When we use an external COM component, we can call a predicate, which requires our information and which changes it. We should use COM memory for such parameters. After the call we should free the result COM memory.

In the example below, the parameter has myDom type.

domains
    myDom = myDom(integer X, string S).
clauses
    q(myDom(X, S)) = myDom(NewX, NewS):-
        ComParameterPtr= comMemory::taskMemAlloc(sizeofdomain(myDom)),
        ComS= comMemory::allocString(S),
        memory::copy(ComParameterPtr,
            uncheckedConvert(pointer,myDom(X, ComS)),
            sizeofdomain(myDom)),
        ComParameter= uncheckedConvert(myDom, ComParameterPtr)
        HResult = someComPredicate(ComParameter),
        ComParameter= myDom(NewX, NewComS),
        NewS= string::createCopy(NewComS),
        comMemory::taskMemFree(NewComS),
        comMemory::taskMemFree(ComParameter),
        check(HResult).

Please notice that inner fields can be changed, so it is necessary to find new values and release them.

Implement a COM Predicate. Handle Input Memory

When we create our own COM component or when we implement a callback predicate, we can receive a parameter in COM memory.

It is important to notice that this memory should not be released.

But if we are going to use the information for some time, then we should copy the memory.

In the example below, the parameter has bstr type.

clauses
    someComPredicate(ComParameter) = s_ok :-
        trap(somePredicate(basicString::toString(ComParameter)),
            TraceId, processTraceId(TraceId)),
        !.
    someComPredicate(_) = e_fail.
 
clauses
    somePredicate(Parameter) :-
        %some implementation here

Please also notice that Prolog predicates should be trapped, as the COM system cannot process Prolog fail or Prolog exception.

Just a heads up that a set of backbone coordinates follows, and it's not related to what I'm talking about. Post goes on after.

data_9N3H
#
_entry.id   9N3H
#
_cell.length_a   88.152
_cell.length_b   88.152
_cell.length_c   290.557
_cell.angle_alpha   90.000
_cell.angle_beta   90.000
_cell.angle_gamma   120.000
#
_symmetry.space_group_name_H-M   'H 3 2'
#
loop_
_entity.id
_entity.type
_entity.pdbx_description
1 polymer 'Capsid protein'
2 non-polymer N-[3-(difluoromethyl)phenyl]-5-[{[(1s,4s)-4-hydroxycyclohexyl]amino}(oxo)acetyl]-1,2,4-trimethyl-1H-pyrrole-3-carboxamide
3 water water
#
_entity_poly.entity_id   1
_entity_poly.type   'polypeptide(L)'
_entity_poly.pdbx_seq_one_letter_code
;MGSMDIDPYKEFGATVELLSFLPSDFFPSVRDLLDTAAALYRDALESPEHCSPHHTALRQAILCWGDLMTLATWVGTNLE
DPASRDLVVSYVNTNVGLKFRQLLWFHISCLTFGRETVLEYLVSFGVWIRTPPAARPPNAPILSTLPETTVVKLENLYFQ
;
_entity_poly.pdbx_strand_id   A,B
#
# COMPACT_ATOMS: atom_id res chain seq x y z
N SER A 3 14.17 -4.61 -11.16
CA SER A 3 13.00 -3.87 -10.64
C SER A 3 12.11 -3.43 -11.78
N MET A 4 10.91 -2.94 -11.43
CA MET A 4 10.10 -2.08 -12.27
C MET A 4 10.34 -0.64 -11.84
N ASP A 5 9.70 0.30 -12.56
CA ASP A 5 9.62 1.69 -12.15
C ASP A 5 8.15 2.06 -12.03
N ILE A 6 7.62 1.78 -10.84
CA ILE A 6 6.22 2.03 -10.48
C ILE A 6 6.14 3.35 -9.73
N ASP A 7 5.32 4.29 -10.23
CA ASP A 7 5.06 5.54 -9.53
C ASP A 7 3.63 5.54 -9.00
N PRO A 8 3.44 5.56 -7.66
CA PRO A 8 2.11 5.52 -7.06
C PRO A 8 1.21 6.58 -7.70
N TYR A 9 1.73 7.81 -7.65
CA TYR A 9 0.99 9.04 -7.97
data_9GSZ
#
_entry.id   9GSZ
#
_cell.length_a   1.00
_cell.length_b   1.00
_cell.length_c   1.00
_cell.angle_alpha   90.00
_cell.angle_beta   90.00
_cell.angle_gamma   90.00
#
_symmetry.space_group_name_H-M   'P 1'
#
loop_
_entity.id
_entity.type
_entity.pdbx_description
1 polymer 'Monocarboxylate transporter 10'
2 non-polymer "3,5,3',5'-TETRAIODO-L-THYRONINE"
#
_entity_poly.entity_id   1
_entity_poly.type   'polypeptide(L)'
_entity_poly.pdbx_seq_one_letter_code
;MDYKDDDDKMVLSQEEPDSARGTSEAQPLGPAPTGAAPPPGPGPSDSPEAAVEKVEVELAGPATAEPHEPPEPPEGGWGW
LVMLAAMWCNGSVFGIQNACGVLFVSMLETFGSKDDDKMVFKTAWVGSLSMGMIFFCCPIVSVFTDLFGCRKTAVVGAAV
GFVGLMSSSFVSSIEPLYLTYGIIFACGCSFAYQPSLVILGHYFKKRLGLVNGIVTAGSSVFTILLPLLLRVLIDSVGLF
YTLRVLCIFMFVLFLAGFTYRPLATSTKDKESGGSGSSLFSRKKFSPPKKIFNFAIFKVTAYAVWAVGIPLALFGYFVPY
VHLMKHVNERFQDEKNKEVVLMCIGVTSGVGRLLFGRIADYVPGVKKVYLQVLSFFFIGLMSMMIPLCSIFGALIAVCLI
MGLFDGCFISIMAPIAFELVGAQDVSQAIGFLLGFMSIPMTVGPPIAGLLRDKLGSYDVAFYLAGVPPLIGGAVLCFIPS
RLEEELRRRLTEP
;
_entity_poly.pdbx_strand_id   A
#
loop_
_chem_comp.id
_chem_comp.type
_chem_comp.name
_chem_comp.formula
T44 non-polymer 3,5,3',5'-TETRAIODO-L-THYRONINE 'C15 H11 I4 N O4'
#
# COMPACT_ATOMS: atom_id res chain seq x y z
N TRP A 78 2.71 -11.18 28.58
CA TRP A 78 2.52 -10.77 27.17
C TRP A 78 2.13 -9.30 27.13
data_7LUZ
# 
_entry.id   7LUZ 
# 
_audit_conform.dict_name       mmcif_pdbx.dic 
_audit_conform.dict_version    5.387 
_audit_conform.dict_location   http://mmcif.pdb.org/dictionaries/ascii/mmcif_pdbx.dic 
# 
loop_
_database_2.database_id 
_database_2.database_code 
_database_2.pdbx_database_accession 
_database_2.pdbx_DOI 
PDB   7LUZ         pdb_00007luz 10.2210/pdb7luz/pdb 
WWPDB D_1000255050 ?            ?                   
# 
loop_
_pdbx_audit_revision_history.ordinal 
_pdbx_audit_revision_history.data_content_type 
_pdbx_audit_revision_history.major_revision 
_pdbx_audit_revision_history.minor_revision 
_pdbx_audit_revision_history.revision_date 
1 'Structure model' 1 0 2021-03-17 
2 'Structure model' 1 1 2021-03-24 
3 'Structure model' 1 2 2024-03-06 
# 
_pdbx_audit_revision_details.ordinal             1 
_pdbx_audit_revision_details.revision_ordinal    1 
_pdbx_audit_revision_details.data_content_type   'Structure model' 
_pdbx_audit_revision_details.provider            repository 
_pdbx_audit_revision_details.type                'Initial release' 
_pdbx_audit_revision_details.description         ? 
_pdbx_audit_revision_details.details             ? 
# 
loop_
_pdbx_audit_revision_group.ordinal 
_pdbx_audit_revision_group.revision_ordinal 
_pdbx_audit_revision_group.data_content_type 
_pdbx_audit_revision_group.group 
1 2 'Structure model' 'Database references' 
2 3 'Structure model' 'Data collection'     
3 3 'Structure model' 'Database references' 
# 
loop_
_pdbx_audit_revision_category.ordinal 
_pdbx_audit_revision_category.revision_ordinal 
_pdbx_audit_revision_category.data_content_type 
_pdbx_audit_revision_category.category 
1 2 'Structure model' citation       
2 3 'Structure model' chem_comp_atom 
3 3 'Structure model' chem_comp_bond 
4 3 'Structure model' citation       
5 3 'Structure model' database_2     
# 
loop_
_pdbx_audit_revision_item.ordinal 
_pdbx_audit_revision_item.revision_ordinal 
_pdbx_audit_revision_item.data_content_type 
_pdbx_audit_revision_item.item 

Implement a COM Predicate. Return Memory

When we create our own COM component or when we implement a callback predicate, we can be asked about a parameter. Such a parameter must be allocated in COM memory.

So, we should allocate COM memory and fill it with proper values.

In the example below the parameter has myDom type.

domains
    myDom = myDom(integer X, string S).
clauses
    someComPredicate(ComParameter) = s_ok :-
        trap(
            (
                myDom(X, S) = somePredicate(),
                ComParameterPtr = comMemory::taskMemAlloc(sizeofdomain(myDom)),
                ComS= comMemory::allocString(S),
                memory::copy(ComParameterPtr,
                    uncheckedConvert(pointer,myDom(X, ComS)),
                    sizeofdomain(myDom)),
                ComParameter= uncheckedConvert(myDom, ComParameterPtr)
            ),
          TraceId, processTraceId(TraceId)),
        !.
    someComPredicate(uncheckedConvert(myDom, null)) = e_fail.
 
clauses
    somePredicate() = Parameter :-
        %some implementation here

You can notice that inner parameters of structure domains should be handled as well.

Please also notice that Prolog predicates should be trapped, as COM system cannot process Prolog fail or Prolog exception.

Implement a COM Predicate. In/Out Parameter

When we create our own COM component or when we implement a callback predicate, we can receive a memory, which can be changed (i.e. [in, out]).

Then we should allocate COM memory, fill it with proper values, and release the replaced COM memory.

In the example below the parameter has myDom type.

domains
    myDom = myDom(integer X, string S).
clauses
    someComPredicate(ComParameter) = s_ok :-
        trap(
            (
                myDom(X, ComS)= ComParameter
                S = string::createCopy(ComS),
                myDom(NewX, NewS) = somePredicate(myDom(X, S)),
                ComParameterPtr= uncheckedConvert(pointer, ComParameter),
                comMemory::taskMemFree(ComS),
                NewComS = comMemory::allocString(NewS),
                memory::copy(ComParameterPtr,
                    uncheckedConvert(pointer,myDom(NewX, NewComS)),
                    sizeofdomain(myDom))
            ),
            TraceId, processTraceId(TraceId)),
        !.
    someComPredicate(_) = e_fail.
 
clauses
    somePredicate(Parameter) = NewParameter :-
        %some implementation here

Please notice the replaced parameter is released after invocation of the Prolog predicate. Hence, an exception in an implementation of somePredicate will not crash the mutable input parameter.

References